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Glossy Ibis

Photos © John White

Text by Kelsey Leong and Alli MacDonald

Glossy Ibis
Plegadis falcinellus
Family - Threskiornithidae

The Glossy Ibis is an extraordinary bird. It starts life as a juvenile with an appearance similar to that of the adult but with a dark banded bill and duller body.

It then blooms into an adult with a long, down-curved bill, long dark legs, and a body that is all dark. It is characterized by its maroon and green color and glossy wings. Both male and female Ibises are similar in appearance.

The average Glossy Ibis is about 1.2 lbs and 23 in. in length with a 36 inch wingspan.

The Glossy Ibis is a transient, found in Northern Virginia during migration. It inhabits wooded wetlands near the coast. It is also found on flooded and dried fields, sewage ponds and estuaries.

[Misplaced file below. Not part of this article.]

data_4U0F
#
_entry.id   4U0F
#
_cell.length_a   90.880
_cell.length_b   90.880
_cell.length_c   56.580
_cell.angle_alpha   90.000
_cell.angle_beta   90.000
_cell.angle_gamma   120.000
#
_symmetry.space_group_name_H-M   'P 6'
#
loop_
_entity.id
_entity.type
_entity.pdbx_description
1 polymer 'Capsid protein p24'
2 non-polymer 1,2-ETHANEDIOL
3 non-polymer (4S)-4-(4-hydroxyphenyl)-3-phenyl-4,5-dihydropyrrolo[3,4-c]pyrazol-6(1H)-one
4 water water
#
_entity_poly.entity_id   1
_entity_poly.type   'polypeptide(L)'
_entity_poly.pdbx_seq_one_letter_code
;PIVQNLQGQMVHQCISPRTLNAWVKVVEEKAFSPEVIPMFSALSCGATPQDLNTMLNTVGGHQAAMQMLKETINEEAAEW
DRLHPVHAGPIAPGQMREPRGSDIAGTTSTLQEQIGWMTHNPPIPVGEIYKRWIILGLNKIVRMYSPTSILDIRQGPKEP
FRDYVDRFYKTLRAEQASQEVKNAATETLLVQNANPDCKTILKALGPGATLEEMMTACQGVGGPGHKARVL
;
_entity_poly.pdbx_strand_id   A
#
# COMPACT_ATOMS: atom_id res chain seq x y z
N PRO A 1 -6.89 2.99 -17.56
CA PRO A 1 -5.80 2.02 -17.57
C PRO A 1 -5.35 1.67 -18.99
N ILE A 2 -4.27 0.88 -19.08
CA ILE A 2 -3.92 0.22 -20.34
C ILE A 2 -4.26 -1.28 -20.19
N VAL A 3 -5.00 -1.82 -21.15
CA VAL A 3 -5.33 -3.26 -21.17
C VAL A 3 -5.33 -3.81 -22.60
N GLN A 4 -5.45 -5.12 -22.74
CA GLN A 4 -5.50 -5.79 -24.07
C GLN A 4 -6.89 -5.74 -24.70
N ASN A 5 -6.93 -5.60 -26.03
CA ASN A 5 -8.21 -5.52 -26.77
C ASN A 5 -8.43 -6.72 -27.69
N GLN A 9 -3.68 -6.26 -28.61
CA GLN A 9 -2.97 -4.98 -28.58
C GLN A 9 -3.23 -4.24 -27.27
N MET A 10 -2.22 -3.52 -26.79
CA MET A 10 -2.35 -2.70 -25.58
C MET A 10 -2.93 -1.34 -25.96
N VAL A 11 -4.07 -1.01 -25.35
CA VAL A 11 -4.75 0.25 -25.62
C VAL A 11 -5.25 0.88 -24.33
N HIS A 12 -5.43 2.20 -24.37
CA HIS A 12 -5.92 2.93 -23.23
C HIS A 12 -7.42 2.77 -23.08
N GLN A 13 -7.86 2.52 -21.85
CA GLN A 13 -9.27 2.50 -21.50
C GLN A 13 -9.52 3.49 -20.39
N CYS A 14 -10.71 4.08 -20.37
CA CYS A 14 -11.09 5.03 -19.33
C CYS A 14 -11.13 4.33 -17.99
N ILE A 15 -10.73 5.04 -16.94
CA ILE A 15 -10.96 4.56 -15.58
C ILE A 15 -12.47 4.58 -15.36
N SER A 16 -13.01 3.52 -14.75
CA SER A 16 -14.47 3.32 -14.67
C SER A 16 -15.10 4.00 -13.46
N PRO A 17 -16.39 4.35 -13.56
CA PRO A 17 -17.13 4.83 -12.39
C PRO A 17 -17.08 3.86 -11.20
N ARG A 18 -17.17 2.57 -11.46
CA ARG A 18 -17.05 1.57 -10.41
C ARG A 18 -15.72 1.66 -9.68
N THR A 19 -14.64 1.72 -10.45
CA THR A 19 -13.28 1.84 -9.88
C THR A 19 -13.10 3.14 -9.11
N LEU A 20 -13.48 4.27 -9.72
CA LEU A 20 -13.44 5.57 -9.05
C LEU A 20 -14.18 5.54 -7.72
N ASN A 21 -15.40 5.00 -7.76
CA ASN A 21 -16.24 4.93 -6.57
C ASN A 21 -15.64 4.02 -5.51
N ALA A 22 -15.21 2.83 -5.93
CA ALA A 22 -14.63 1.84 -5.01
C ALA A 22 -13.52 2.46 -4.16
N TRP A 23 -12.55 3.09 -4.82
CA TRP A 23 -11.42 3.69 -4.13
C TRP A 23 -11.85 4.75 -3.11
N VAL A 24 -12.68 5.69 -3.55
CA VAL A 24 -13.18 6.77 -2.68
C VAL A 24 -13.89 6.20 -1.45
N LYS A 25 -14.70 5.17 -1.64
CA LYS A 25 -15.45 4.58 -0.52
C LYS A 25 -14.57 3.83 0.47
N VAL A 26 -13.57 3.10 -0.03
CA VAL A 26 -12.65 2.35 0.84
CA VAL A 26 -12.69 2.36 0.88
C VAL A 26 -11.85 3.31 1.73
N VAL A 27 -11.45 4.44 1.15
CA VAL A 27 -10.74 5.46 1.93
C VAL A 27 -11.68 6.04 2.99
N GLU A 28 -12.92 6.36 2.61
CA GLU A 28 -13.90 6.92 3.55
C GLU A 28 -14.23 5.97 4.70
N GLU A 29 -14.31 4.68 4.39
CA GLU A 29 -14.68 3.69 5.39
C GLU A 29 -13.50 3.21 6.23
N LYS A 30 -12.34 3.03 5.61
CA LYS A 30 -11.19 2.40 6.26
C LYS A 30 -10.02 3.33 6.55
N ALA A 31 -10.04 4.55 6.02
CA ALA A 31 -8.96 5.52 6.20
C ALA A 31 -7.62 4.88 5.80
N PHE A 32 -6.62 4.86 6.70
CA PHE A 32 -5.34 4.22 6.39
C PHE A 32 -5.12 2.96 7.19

Glossy Ibis feed in contained flocks that are usually small in nimber. They are omnivores, which means they feed on both plants and other animals. They collect their prey by using their long curved beak to probe the water for water beetles, dragonflies, flies, worms, leeches, mussels, clams, frogs, small snakes, small fish, and various seeds.

During breeding season both male and females build a tightly wound bowl shaped nest in study trees. The female lays 3-4 eggs which are a greenish-blue to dark blue color.

The eggs need to be incubated for at least 3 weeks by either parent. When the chicks hatch they are nurtured by both parents. When they grow to be about 2 months old, the Ibises fly away and become independent.

Over time, the population of the Ibises has grown significantly. Although, today factors such as pollutants, wetland draining and oil spills are greatly pressuring the existence of these magnificent birds.